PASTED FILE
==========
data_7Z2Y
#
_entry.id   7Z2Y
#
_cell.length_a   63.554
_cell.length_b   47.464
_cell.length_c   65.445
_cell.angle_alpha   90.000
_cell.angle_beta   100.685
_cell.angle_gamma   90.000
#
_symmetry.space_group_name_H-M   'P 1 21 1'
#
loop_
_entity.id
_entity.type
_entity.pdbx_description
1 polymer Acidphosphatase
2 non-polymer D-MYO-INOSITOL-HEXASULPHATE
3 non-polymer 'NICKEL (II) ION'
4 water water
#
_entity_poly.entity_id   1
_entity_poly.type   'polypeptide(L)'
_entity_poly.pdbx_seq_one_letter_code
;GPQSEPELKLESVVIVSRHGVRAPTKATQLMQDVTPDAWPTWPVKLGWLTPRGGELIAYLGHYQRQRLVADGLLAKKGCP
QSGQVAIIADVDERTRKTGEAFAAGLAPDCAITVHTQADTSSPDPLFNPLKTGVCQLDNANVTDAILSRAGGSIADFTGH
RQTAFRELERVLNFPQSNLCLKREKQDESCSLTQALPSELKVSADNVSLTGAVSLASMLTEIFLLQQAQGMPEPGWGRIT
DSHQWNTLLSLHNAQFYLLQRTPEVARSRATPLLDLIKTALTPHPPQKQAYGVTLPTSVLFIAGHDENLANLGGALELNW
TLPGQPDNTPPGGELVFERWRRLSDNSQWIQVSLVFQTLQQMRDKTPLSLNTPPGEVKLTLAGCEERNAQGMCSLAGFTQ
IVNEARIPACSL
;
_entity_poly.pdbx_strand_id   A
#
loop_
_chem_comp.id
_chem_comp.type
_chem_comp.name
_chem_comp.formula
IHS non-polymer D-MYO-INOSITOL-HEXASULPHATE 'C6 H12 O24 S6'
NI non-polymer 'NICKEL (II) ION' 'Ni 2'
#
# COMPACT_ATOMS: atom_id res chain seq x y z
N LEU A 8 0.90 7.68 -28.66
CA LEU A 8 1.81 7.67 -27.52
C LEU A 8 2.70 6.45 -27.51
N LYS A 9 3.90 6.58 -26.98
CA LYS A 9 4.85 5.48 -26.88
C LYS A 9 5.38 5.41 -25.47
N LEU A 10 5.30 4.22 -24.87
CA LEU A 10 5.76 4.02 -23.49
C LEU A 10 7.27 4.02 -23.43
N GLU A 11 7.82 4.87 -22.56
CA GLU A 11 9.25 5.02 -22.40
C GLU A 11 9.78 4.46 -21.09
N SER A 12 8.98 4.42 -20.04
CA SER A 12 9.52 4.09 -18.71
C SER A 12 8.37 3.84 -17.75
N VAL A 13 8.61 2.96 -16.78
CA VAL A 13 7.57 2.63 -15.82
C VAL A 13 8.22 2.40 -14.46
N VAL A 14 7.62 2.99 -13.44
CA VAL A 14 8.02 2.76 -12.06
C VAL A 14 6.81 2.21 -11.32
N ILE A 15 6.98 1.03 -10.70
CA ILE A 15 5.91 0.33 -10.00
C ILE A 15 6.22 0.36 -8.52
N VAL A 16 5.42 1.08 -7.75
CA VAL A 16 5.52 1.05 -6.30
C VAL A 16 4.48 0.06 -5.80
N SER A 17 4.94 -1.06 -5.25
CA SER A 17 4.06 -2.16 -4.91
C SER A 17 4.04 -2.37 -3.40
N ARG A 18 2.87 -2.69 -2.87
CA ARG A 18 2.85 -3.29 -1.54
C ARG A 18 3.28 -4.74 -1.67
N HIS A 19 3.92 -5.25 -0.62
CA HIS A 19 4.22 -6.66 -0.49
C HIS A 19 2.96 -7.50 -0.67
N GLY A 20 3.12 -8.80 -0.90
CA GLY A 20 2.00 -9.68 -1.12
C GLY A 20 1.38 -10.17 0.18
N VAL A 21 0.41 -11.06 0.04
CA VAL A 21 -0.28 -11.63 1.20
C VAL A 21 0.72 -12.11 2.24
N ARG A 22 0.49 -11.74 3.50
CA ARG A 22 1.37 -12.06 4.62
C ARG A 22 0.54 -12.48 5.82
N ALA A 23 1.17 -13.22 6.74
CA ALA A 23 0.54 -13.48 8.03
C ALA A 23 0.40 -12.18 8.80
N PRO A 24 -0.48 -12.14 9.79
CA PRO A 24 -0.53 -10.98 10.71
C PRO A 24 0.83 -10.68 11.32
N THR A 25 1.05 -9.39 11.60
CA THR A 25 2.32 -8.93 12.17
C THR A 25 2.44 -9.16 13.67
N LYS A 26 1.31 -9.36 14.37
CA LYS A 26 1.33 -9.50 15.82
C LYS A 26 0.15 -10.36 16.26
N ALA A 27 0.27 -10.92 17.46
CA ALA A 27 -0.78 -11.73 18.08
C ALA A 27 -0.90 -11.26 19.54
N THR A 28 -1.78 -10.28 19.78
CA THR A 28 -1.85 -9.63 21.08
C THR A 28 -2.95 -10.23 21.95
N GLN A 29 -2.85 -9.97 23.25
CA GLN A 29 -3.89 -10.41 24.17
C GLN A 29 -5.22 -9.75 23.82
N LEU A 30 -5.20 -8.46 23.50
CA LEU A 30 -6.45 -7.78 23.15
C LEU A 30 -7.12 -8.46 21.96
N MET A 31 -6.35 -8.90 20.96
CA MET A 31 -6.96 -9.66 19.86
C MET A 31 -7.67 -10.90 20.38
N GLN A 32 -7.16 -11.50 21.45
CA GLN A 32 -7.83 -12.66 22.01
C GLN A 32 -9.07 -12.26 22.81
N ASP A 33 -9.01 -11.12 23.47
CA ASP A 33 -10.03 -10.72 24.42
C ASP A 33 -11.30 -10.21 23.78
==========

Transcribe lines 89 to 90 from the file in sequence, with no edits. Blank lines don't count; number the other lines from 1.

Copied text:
N ALA A 23 1.17 -13.22 6.74
CA ALA A 23 0.54 -13.48 8.03